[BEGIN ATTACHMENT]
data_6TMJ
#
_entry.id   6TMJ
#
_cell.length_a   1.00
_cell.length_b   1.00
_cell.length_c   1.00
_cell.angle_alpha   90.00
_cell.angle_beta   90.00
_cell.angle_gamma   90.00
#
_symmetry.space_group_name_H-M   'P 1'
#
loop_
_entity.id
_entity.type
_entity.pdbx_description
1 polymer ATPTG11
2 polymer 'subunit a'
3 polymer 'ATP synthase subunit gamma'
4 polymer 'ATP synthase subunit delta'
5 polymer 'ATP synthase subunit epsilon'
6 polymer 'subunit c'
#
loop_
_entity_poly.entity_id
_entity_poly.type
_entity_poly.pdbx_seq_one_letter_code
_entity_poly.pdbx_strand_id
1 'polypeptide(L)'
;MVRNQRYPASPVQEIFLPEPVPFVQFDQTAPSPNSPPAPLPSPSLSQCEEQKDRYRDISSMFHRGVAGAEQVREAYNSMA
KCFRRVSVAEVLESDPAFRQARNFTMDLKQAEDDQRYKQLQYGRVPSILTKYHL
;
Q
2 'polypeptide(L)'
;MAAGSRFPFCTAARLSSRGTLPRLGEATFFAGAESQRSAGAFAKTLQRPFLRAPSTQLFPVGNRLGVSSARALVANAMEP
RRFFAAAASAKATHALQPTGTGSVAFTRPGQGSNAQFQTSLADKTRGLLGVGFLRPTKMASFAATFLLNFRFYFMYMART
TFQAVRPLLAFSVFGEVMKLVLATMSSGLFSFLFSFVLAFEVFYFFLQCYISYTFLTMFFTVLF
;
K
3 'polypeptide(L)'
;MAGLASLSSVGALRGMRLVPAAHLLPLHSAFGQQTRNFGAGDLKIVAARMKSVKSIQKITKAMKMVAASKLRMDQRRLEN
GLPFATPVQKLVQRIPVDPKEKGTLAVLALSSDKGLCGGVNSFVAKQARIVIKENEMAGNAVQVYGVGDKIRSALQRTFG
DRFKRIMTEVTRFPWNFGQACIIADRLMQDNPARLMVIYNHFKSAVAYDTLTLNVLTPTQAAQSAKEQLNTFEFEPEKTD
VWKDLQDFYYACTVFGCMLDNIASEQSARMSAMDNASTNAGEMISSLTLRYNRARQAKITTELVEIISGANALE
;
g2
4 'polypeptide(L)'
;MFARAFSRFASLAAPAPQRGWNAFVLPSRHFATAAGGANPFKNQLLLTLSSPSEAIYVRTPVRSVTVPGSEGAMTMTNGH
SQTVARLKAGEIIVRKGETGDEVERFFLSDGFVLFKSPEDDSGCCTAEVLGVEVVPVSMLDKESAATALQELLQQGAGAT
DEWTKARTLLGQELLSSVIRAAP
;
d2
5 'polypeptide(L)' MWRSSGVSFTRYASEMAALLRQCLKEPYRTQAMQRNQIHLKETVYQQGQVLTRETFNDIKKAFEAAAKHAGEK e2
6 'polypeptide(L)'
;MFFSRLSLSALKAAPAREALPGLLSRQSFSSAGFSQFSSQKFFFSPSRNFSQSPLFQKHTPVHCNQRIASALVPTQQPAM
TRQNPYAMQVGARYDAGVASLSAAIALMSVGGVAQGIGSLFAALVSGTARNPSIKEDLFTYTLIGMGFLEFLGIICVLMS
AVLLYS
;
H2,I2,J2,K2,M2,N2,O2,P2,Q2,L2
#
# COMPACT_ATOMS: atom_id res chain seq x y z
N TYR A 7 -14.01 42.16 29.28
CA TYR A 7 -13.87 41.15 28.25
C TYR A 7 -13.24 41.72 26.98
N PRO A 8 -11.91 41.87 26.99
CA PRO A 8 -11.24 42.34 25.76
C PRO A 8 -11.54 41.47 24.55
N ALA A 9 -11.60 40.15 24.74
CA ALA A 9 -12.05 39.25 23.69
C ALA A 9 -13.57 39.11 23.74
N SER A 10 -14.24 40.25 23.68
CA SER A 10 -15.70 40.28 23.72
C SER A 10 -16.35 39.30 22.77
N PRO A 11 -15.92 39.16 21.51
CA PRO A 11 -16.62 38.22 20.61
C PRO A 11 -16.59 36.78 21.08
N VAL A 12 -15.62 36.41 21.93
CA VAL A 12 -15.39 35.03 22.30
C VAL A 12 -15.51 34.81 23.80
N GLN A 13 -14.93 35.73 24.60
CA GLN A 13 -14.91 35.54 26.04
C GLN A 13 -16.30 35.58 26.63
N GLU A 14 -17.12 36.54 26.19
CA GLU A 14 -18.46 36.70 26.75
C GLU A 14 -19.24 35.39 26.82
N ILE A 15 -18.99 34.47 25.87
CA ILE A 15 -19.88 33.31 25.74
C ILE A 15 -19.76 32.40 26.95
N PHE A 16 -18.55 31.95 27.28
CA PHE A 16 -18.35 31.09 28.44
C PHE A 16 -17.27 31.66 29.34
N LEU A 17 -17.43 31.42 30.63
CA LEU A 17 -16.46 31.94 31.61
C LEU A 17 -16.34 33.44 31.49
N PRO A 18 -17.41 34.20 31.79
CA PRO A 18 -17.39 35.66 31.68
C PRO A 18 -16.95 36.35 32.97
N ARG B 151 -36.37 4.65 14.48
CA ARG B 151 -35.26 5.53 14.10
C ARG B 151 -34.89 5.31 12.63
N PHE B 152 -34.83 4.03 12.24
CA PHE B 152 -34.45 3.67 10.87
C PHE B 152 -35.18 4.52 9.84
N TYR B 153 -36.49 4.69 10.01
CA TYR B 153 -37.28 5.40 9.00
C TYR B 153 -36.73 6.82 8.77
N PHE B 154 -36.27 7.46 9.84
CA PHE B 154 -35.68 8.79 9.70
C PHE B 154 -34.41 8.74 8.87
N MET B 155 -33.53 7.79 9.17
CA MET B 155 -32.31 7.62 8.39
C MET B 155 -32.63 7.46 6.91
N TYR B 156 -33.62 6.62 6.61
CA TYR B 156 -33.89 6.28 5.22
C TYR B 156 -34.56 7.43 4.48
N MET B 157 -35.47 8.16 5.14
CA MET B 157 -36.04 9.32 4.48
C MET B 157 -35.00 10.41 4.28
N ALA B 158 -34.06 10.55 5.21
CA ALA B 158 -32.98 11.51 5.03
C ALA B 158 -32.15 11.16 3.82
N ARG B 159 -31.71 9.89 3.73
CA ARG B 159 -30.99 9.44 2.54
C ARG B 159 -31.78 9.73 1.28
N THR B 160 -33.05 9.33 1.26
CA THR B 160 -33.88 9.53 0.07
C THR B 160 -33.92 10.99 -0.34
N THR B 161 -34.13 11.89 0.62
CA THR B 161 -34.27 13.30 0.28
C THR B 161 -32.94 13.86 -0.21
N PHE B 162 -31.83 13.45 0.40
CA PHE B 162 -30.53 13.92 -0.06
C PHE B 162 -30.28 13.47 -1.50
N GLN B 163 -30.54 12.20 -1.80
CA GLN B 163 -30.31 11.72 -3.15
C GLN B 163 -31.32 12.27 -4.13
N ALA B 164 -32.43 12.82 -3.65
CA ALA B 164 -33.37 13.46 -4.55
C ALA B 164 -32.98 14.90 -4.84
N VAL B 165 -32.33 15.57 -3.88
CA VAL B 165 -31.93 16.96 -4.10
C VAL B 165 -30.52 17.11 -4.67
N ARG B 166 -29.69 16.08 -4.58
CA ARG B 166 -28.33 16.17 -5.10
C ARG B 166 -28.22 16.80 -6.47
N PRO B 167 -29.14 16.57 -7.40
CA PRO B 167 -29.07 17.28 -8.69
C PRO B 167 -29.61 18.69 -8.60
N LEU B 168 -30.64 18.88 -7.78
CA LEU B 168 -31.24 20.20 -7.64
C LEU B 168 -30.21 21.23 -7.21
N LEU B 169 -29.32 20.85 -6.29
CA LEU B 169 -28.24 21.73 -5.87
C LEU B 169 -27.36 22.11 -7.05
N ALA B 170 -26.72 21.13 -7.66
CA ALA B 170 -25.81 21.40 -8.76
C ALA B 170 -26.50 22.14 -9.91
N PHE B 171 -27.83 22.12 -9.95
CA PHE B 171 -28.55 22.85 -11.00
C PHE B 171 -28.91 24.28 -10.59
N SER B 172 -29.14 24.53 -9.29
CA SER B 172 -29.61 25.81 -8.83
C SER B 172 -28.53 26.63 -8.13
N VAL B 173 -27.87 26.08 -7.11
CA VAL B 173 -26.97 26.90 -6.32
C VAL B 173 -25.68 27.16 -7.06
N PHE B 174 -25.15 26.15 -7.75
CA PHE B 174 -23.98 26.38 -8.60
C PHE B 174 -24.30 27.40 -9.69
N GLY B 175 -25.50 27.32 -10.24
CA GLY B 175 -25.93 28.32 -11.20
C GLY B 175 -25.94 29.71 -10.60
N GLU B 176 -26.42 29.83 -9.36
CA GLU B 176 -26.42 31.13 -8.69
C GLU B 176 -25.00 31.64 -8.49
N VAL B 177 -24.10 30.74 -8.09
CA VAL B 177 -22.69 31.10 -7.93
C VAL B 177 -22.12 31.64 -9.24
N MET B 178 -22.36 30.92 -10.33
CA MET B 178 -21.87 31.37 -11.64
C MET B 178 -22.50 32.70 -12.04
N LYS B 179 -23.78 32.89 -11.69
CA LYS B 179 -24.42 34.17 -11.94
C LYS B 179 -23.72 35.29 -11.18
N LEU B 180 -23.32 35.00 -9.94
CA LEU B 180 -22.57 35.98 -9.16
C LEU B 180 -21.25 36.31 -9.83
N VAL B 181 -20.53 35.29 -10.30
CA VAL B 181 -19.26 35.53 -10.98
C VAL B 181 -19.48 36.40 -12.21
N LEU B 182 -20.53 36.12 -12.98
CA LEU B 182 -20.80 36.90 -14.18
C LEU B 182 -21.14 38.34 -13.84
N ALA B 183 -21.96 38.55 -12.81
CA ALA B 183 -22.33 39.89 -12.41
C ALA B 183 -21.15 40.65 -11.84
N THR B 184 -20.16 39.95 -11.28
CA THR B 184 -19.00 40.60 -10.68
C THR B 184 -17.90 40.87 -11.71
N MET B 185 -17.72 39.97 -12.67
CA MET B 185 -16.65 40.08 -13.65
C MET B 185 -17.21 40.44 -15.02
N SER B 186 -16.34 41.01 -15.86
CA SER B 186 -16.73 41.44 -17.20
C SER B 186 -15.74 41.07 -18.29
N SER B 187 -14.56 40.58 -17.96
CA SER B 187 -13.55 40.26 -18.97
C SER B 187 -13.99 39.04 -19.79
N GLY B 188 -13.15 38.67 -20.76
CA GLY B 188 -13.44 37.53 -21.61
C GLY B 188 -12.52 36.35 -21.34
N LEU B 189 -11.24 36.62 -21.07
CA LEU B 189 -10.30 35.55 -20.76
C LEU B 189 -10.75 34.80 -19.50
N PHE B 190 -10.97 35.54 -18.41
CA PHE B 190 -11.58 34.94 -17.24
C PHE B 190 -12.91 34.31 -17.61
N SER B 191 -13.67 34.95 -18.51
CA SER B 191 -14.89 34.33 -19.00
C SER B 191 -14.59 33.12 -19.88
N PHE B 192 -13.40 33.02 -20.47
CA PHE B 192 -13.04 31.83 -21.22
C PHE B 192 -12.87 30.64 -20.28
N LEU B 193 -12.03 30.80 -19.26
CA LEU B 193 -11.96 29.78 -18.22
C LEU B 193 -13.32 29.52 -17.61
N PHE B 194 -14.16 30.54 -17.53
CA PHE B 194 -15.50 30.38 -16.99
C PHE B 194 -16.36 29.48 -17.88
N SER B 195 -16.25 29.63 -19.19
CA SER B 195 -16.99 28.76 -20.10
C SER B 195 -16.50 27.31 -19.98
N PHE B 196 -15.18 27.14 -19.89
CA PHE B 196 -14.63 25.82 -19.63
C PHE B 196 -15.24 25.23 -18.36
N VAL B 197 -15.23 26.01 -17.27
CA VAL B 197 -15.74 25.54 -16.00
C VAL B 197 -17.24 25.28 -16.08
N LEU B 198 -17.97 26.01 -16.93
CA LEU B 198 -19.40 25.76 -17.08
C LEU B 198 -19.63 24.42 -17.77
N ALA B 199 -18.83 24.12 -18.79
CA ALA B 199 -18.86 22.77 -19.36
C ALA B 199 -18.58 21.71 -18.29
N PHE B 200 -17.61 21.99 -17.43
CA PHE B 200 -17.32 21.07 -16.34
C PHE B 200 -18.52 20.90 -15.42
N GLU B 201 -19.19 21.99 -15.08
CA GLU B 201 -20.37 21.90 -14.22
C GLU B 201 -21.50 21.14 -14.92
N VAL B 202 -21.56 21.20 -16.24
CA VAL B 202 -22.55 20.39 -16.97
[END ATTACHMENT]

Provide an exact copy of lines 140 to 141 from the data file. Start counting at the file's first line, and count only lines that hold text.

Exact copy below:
C ALA B 164 -32.98 14.90 -4.84
N VAL B 165 -32.33 15.57 -3.88